After leaving the gardens, Lou took us to one of her favourite places to go for a walk. Poyll Dool was once the local tip and has been regenerated into a nature reserve. This is the White Bridge over the Sulby River which runs into Ramsey Harbour.
Next stop was the Queens Pier.
In its hay day this had a little train running its length to carry the cargo and passengers from their vessels moored at the end of the pier. Now it has had all the old cast iron railings removed, the building at the end of the pier is gone, as is all the train track and is closed to the public. It is considered to be conserved, pending restoration. However, it is sadly on its last legs (lots of them).
I love the way the graffiti under the pier even has a patriotic theme. See the three legs of Man. It appears to be scratched into the concrete, rather than painted.
The breakwater was our next stop. Fancy that, more lighthouses.
It’s looking a bit nasty up in the hills, but thankfully staying fine down here.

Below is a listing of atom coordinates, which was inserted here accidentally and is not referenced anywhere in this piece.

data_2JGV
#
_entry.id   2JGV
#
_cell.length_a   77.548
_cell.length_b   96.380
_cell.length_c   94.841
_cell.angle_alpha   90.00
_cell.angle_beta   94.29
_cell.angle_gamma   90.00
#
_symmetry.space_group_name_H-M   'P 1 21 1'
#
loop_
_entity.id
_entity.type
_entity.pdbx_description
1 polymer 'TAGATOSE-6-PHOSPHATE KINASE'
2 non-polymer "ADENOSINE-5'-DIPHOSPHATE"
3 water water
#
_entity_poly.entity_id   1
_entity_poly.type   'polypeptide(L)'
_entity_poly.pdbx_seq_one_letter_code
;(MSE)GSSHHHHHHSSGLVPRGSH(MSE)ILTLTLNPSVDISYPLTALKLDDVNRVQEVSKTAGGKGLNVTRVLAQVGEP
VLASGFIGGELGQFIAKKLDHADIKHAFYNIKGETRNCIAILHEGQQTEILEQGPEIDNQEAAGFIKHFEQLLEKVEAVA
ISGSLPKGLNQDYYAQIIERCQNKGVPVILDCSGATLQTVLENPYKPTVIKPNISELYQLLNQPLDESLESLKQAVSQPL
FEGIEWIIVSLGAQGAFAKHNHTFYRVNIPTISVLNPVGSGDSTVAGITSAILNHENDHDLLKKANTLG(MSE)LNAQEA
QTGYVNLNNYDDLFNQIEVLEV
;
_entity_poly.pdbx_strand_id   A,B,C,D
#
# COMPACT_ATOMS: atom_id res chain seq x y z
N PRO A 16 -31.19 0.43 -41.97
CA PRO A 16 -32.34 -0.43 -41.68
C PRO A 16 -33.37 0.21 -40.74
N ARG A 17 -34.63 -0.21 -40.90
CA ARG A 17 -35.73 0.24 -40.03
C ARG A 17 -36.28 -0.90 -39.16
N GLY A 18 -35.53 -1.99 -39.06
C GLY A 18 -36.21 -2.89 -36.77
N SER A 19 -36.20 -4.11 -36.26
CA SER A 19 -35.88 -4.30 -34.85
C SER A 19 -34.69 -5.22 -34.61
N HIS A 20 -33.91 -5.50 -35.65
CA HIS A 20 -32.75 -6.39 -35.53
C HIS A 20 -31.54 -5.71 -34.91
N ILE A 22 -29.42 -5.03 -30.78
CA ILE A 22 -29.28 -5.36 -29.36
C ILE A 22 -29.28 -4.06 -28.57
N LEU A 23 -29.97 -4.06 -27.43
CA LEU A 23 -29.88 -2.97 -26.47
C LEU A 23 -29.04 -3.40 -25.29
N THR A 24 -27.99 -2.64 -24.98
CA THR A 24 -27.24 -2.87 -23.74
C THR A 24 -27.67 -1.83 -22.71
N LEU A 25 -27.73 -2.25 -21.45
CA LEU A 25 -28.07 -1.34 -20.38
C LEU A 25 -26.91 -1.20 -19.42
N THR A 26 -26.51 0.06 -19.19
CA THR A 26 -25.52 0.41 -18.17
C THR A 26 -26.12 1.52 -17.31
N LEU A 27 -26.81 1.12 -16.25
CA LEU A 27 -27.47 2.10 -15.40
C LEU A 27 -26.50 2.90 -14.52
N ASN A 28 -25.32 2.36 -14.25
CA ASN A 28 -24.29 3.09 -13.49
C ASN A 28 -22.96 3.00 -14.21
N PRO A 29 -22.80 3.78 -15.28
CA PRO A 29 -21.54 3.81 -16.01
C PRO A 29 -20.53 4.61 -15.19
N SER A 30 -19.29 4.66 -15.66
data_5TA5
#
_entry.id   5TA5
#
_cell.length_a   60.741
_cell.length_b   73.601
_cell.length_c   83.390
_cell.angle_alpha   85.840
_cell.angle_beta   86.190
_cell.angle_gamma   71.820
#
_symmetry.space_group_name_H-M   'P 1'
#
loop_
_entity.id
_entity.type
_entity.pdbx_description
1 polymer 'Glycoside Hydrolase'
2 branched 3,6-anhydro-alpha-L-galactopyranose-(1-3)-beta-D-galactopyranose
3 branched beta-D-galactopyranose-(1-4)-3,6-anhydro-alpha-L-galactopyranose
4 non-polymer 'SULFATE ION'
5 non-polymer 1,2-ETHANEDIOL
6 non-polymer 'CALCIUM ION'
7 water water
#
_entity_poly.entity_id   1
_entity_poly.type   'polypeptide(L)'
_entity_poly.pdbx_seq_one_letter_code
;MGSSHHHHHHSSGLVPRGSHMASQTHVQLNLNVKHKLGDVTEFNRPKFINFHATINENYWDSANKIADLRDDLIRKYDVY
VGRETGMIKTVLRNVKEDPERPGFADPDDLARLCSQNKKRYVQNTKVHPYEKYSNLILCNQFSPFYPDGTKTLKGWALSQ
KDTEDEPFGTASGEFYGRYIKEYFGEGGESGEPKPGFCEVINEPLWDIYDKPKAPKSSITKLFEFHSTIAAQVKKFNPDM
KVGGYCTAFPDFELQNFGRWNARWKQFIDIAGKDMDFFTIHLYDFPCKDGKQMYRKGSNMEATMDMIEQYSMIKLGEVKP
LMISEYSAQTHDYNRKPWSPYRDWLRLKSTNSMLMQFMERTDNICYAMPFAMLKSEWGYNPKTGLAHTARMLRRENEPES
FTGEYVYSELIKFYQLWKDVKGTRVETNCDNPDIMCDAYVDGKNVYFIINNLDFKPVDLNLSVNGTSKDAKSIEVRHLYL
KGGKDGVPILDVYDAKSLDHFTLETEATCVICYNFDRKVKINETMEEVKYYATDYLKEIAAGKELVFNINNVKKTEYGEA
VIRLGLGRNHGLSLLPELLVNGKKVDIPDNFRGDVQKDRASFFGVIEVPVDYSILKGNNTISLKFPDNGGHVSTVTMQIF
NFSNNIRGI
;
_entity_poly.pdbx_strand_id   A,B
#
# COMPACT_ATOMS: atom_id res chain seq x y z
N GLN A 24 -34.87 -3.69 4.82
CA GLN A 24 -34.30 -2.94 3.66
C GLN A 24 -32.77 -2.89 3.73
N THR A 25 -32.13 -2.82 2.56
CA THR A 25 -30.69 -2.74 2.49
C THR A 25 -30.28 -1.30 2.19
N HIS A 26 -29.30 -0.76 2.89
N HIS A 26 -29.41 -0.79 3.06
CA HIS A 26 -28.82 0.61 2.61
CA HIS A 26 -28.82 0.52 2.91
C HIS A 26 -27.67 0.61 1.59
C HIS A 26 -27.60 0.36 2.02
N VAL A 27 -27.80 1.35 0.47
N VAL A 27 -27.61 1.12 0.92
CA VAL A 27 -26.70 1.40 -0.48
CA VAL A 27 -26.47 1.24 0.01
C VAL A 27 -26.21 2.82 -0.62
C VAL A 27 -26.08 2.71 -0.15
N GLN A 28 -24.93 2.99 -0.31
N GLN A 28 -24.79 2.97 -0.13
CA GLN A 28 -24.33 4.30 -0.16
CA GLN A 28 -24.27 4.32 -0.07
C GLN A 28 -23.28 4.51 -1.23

As we were heading back to the car there was some activity at the Life Boat House.
No, it wasn’t a drill, there was a little boat broken down just the other side of the breakwater. We went for a walk around to the harbour to see them come in. The swinging bridge was opened.
Here they come, all safe and sound.
Here is Lou, playing the tourist guide. She did a great job. We learnt so much more than if we had just been wandering around ourselves.
Further along the harbour she pointed out her dad’s historic sailing boat (on the right).
The fishing boat her son works on.
And finally, the little green sailing boat her other son owns.
It was a thoroughly enjoyable afternoon in Lou’s company and we were then talked into staying for a scrummy tea. Thanks Lou.
We’ll be seeing more of Lou soon.
So, after starting our touristy stuff at 7.30 am, we finally got back home at about 10.30pm. A rather busy and enjoyable day.